Additional points from Food Frontier’s 2020 State of the Industry report:

  • The number of Australian plant-based meat brands almost doubled from 10 to 19 in major retail and national foodservice outlets (supermarkets, restaurants and fast-food outlets) in FY20.
  • Amidst the pandemic, Australian plant-based meat companies pivoted where necessary to achieve expansion plans. For example, amid dining closures Fable Food Co and v2food transitioned to home meal delivery through partnerships with local restaurants and Deliveroo, respectively; v2food paired deliveries with trial packs of its retail products.
  • Australian foodservice sales were down 10 per cent due to the pandemic, including sales of plant-based meat. Given new plant-based meat products were introduced to menus just before pandemic-induced lockdowns, this sales channel has potential for considerable growth in 2021 and beyond.

The opportunity for Australia
Sector-wide interventions that will enable the plant-based meat sector to continue its upward trajectory, benefiting consumers, food businesses and crop farmers:

  • State governments can bring jobs to their region and enable Australian farmers to generate more profit at the farmgate by supporting investments in the infrastructure necessary to process Australian crops into the ingredients used in plant-based meats.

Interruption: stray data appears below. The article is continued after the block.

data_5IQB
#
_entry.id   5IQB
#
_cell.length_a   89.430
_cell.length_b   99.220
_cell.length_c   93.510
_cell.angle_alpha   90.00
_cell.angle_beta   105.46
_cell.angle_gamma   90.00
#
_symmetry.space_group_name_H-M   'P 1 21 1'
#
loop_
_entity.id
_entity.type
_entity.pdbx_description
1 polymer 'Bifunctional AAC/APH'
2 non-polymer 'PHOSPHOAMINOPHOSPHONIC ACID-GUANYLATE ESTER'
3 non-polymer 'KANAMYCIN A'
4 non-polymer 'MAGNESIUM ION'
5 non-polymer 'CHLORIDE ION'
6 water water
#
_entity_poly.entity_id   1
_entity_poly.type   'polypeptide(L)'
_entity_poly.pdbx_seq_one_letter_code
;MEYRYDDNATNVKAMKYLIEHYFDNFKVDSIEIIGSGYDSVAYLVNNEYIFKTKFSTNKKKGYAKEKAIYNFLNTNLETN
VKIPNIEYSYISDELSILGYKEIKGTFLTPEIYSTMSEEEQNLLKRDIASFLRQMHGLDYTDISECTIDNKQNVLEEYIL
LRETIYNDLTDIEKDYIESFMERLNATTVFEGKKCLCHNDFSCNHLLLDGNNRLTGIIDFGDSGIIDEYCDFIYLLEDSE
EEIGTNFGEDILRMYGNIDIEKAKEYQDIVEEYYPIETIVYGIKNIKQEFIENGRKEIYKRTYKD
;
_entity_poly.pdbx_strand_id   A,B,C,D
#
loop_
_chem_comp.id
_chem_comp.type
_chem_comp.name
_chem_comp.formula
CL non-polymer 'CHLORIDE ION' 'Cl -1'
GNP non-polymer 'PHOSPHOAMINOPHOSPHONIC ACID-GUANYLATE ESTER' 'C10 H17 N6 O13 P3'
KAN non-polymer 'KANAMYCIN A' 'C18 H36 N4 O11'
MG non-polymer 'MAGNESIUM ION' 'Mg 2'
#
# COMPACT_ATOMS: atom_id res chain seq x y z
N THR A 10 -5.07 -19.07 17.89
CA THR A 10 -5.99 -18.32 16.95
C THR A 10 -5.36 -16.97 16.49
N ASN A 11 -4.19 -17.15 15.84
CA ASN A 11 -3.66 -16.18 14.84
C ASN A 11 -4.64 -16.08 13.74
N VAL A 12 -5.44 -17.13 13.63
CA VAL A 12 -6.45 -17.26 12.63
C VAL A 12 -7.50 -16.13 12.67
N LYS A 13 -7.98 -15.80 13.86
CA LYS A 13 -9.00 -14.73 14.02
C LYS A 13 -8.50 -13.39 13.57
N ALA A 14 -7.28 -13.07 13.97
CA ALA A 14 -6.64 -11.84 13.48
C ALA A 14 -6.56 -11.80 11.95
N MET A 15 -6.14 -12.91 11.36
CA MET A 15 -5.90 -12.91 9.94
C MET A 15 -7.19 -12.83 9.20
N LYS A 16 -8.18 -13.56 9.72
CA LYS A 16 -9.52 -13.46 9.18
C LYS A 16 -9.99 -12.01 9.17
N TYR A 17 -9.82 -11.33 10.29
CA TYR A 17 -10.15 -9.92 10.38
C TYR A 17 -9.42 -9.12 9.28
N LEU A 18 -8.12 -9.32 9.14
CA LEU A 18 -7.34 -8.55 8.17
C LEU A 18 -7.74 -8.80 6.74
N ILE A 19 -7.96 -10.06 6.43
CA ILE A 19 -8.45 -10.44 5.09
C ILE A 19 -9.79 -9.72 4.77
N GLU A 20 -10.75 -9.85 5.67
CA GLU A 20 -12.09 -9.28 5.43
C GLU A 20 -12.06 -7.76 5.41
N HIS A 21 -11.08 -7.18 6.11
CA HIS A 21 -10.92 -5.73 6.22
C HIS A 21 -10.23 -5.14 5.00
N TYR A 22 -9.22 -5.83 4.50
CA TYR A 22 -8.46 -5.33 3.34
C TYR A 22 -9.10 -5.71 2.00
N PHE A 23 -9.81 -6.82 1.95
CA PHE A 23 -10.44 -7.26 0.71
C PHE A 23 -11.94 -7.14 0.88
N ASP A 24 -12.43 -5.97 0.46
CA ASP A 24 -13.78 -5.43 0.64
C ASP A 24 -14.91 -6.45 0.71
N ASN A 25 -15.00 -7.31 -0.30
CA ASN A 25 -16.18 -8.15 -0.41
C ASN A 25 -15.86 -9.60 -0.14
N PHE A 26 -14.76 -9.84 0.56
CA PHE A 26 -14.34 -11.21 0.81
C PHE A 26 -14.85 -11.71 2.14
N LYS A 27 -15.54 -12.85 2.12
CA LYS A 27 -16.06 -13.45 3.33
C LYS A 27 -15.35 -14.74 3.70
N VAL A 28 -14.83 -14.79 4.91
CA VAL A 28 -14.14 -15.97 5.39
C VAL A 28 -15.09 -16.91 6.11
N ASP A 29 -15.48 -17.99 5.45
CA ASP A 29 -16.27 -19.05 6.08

• Federal government can support R&D that generates plant protein intellectual property, which will help to establish Australia as a global centre for alternative proteins and contribute to the nation’s goal of a $100 billion food and fibre sector by 2030.
  • Retailers can further growth in the plant-based meat category by supplying options that satisfy consumer tastes at more competitive prices and providing promotional support.


The full report, 2020 State of the Industry: Australia’s Plant-Based Meat Sector, is available for download at

About Food Frontier
Food Frontier is the independent think tank and expert advisor on alternative proteins in Australia and New Zealand. Food Frontier’s previous reports include a 2019 State of the Industry with first-ever economic modelling of the Australian plant-based meat sector to 2030; research on the health and nutrition of plant-based meats; and national Colmar Brunton research on consumer behaviour and dietary trends.

For more information, interviews or images, contact Head of Communications Jennifer Weber, 0413 418 820,

i. Kalocsay K, King T, Lichtenstein T, Weber J. Plant-based meat: A healthier choice? [Internet]. Melbourne: Food Frontier; 2020 Aug 12 [cited 2021 Feb 17]. Available from:
ii. Firmenich Global Covid 19 Food & Beverage Tracking Study. [Company presentation] Firmenich: Switzerland; 2020 Jun (cited 2021 Feb 19)
iii. Carving up the alternative meat market [Internet]. London: Barclays; 2019 Aug 11 [cited 2021 Feb 17] Available from:…
iv. Plant-based meat alternatives set to thrive in the next five years [Internet]. UK: DuPont Nutrition & Biosciences; 2020 Dec 16 [cited 2021 Feb 18]. Available from:…